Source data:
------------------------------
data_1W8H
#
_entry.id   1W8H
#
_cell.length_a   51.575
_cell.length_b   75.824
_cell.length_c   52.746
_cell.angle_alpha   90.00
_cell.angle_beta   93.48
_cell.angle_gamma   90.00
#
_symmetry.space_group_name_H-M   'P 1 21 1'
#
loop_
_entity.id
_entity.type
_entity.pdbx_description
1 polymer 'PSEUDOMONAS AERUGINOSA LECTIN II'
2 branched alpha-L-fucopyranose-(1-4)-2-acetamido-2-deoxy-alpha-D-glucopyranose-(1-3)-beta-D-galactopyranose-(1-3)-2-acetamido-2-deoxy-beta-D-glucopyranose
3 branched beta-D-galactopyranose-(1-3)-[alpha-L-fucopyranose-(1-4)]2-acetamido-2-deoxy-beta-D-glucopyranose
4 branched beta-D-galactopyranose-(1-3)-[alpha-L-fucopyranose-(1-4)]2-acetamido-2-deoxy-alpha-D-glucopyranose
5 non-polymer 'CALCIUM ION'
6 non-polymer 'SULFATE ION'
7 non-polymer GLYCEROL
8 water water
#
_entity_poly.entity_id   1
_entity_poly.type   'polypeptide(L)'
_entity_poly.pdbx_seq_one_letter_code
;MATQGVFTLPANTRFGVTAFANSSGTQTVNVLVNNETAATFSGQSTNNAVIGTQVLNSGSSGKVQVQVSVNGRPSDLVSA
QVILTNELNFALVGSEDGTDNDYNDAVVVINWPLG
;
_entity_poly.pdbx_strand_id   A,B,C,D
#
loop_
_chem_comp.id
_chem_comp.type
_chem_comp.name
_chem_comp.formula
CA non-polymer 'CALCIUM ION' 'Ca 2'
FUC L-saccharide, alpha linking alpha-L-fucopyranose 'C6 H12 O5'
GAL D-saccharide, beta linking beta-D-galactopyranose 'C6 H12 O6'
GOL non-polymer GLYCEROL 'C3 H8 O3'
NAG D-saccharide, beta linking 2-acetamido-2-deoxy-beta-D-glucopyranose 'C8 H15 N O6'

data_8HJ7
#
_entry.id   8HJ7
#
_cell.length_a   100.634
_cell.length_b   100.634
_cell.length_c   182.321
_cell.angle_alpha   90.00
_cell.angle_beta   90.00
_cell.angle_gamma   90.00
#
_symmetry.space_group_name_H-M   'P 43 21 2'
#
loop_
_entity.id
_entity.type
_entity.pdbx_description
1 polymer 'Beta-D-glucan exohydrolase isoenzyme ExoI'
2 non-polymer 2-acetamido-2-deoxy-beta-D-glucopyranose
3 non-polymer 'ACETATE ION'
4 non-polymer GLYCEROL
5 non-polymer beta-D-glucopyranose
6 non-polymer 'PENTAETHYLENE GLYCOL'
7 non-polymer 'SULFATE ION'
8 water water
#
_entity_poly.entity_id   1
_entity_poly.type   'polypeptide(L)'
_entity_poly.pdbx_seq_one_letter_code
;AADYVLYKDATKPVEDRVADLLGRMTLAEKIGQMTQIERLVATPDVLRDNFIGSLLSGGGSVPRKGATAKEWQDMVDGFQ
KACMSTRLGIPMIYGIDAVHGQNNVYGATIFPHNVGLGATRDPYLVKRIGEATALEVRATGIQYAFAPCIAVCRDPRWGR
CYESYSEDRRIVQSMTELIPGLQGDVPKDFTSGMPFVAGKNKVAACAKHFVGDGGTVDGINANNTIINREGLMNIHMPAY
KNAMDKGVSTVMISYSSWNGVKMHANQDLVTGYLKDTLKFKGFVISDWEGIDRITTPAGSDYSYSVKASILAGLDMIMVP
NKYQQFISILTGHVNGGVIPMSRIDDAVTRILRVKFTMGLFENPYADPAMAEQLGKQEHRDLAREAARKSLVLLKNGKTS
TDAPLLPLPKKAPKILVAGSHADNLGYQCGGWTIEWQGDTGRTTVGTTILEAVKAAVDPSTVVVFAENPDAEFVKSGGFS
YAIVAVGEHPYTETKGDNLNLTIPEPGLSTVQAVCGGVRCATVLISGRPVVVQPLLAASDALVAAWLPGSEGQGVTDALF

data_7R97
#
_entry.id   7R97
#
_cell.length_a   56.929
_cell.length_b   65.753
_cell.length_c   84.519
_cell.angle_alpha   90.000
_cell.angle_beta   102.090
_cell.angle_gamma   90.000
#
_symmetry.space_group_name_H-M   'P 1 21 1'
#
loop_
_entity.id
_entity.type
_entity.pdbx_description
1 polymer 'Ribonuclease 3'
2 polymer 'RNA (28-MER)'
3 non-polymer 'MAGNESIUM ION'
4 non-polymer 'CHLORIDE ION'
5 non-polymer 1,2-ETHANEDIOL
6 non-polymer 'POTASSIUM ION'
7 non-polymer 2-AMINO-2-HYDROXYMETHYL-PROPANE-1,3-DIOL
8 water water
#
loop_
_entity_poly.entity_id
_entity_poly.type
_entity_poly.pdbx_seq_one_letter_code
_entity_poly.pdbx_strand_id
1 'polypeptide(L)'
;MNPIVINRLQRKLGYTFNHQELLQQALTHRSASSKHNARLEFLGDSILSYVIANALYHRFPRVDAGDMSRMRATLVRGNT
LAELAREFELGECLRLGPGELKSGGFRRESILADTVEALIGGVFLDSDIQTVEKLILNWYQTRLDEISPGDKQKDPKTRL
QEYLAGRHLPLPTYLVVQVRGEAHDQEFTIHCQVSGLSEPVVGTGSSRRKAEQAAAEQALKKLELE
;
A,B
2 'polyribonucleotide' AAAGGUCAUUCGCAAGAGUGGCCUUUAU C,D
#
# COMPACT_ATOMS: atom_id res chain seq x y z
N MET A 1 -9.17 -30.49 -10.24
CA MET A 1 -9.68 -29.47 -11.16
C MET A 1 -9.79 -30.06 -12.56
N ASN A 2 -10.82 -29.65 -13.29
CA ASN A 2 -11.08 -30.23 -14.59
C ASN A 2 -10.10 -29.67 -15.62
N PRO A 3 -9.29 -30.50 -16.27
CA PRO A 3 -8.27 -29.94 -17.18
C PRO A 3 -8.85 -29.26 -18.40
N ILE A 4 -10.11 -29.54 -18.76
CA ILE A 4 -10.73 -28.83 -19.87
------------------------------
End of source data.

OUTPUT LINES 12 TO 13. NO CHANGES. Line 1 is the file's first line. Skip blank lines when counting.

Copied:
_symmetry.space_group_name_H-M   'P 1 21 1'
#